Everyday Use by Alice Walker

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The Meaning of Heritage
In the early 1970s, the Black Power movement was not only a political slogan against racism, but also an ideology that promoted racial pride and embraced the elements of the African culture. During this time, many African-Americans were encouraged to grow their hairs into afros, wear traditional African clothing, and reject their white slave names. In the story Everyday Use, Alice Walker presents a family with opposing views towards tradition and creates a character fooled by the Black Power movement. The author uses irony to reveal a meaning of heritage hidden under the perceived idea of African-American identity.
From the beginning, the oldest daughter, Dee, pretends to honor and embrace her roots, yet she
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Dee wants to keep the quilts to show off her heritage and hang them on her wall as decorations; she thinks her sister will not appreciate them and will put them to everyday use. Maggie agrees to give up her promised quilts because after all, she “can 'member Grandma Dee without the quilts” (Schmidt 352). However, Mama will not let Dee keep them because deep inside, she knows that Maggie deserves them. Maggie learned how to quilt from aunt Dee, who learned how to quilt from Grandma Dee; therefore, she will be able to keep their culture and their history alive. After this decision, Wangero responds furiously, “You just don't understand […] your heritage” (Schmidt 323), and suggests that the quilts have a materialistic a value that has to be preserved in order to maintain the family's African heritage. Ironically, the quilts are not valuable because they are old and their ancestors sewed them; instead, they are priceless because they represent a tradition that many hard working black women followed for years. The author suggests that Maggie has an understanding her sister never will; she understands the real meaning of African heritage.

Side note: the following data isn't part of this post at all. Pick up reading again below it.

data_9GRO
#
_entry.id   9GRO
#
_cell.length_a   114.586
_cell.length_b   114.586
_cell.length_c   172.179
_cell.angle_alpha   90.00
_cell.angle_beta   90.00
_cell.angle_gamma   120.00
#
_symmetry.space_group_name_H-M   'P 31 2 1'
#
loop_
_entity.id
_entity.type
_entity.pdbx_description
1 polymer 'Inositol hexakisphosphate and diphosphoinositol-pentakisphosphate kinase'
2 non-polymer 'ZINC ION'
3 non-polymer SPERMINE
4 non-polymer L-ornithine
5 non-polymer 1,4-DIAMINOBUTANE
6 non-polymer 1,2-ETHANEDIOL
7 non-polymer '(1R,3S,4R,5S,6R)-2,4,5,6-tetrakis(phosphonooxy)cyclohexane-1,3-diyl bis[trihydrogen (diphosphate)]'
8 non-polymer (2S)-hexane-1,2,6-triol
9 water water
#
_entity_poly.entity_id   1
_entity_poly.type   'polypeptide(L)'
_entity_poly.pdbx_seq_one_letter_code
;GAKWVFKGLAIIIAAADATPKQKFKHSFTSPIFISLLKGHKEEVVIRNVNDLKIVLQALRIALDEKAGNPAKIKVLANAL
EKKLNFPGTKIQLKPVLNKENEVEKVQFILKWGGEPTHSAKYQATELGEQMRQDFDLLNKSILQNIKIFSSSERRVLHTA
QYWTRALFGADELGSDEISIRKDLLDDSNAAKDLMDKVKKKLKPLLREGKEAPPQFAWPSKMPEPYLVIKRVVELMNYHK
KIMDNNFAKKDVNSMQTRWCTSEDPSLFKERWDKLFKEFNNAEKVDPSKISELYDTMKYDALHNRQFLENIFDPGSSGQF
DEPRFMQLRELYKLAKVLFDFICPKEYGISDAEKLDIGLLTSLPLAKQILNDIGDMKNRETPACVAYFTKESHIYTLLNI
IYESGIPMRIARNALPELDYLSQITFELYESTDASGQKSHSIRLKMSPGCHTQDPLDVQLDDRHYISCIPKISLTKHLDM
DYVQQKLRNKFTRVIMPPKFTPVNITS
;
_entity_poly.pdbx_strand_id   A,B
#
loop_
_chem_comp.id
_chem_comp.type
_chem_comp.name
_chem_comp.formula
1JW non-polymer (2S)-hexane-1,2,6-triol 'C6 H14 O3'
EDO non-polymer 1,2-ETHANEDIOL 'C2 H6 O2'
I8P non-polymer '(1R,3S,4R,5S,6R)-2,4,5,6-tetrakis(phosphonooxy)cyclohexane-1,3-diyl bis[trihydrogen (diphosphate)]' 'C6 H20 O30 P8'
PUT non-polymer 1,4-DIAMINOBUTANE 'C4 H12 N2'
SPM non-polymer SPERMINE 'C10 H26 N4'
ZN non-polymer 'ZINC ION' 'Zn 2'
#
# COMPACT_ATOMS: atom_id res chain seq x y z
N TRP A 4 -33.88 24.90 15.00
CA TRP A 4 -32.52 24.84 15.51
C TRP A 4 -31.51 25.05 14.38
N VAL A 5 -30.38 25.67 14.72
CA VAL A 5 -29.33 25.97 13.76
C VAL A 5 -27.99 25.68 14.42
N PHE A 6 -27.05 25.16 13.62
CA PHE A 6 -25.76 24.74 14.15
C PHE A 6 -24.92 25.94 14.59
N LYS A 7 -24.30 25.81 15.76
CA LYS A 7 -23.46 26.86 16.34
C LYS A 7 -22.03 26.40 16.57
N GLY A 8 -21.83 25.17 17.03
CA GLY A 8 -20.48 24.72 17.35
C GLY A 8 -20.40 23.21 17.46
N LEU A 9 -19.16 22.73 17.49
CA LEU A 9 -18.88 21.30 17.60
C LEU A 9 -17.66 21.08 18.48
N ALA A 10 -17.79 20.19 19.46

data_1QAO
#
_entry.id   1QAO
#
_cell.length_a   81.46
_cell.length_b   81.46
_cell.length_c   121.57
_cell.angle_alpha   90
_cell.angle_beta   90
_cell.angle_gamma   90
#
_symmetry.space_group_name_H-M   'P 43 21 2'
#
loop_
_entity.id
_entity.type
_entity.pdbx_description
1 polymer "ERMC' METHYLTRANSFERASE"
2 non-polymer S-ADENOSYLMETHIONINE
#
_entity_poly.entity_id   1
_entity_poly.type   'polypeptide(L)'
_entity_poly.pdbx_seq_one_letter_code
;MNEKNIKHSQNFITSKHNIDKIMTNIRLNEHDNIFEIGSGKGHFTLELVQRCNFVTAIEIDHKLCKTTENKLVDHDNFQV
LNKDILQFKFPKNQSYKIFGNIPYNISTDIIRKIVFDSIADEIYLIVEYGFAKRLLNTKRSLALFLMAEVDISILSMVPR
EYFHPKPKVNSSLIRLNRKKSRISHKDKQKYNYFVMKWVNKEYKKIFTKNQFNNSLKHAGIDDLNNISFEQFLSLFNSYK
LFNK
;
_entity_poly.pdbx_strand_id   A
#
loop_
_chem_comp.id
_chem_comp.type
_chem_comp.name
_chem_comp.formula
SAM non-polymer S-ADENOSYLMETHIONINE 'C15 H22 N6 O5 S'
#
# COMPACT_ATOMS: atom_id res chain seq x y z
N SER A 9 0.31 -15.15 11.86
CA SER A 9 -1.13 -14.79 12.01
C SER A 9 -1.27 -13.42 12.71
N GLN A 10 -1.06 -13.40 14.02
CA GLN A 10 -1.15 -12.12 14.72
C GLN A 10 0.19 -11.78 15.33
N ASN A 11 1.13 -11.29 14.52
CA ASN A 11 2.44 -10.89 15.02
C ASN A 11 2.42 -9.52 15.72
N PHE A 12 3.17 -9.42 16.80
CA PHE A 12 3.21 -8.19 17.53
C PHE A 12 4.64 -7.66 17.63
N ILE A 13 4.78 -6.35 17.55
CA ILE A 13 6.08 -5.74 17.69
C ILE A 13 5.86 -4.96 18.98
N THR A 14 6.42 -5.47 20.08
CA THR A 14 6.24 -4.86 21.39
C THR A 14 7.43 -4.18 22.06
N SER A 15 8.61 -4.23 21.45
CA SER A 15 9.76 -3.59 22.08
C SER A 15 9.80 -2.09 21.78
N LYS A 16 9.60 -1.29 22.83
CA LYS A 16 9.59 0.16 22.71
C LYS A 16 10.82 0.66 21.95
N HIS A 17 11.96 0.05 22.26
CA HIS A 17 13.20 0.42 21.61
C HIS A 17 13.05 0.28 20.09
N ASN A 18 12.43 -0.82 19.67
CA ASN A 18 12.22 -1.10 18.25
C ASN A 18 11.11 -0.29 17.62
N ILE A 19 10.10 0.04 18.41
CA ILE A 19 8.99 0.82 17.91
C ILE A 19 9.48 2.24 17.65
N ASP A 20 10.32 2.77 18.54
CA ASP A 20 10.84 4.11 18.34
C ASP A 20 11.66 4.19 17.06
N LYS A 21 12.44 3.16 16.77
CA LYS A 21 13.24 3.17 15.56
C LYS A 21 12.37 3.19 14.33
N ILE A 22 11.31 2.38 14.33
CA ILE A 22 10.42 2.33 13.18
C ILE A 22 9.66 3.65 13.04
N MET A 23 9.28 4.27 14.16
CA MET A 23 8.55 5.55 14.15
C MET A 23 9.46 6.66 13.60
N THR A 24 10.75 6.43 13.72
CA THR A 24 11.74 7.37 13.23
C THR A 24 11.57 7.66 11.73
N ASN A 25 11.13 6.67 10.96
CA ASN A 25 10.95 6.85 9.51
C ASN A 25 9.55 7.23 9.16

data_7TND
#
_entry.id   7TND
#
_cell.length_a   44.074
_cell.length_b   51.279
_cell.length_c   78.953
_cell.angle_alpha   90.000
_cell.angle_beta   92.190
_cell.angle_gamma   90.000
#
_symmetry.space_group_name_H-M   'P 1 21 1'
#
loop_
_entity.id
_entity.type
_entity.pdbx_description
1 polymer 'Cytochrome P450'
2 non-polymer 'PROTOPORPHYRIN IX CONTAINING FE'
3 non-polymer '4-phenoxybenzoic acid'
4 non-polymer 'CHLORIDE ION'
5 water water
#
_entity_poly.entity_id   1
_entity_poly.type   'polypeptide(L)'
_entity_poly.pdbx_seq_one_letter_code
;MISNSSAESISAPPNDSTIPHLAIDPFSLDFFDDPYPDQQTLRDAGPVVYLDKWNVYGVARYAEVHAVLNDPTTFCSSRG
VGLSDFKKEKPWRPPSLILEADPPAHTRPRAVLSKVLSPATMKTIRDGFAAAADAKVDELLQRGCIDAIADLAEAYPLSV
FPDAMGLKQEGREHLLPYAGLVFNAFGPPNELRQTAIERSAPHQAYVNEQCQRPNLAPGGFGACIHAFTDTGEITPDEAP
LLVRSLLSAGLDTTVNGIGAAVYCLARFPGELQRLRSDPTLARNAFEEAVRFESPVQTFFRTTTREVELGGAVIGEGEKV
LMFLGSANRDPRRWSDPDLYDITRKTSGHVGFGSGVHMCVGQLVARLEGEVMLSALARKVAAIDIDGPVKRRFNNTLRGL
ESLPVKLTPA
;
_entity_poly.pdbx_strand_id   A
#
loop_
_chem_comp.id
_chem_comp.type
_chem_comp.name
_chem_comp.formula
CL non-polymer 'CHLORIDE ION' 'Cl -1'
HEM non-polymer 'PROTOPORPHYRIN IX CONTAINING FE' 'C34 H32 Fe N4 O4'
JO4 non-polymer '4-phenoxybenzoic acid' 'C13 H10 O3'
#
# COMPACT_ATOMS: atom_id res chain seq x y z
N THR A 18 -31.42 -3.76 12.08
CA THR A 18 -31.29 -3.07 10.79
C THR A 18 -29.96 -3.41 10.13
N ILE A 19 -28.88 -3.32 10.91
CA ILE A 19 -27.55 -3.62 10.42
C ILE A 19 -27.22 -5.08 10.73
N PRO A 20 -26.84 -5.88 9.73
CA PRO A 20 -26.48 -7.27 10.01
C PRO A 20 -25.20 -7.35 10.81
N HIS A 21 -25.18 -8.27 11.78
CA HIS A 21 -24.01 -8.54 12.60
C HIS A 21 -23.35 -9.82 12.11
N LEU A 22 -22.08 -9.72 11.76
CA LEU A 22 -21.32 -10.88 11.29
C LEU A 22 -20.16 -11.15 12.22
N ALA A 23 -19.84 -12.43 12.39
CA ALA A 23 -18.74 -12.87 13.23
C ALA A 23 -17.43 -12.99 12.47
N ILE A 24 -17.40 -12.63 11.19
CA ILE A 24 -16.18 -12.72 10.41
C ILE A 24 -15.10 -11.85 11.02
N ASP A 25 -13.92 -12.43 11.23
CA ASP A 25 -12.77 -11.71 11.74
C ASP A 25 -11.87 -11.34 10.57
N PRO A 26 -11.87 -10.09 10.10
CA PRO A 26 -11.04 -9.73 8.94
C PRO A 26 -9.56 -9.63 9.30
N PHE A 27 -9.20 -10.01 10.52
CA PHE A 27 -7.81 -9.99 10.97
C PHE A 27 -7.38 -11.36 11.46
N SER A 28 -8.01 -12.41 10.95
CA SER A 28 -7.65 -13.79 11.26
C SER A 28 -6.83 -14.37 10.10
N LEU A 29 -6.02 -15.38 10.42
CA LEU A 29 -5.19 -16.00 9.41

Wangero was one of the many African-Americans in the 1970s who struggled to define their identity within the framework of American society. She changed her name and her appearance in efforts to embrace her African

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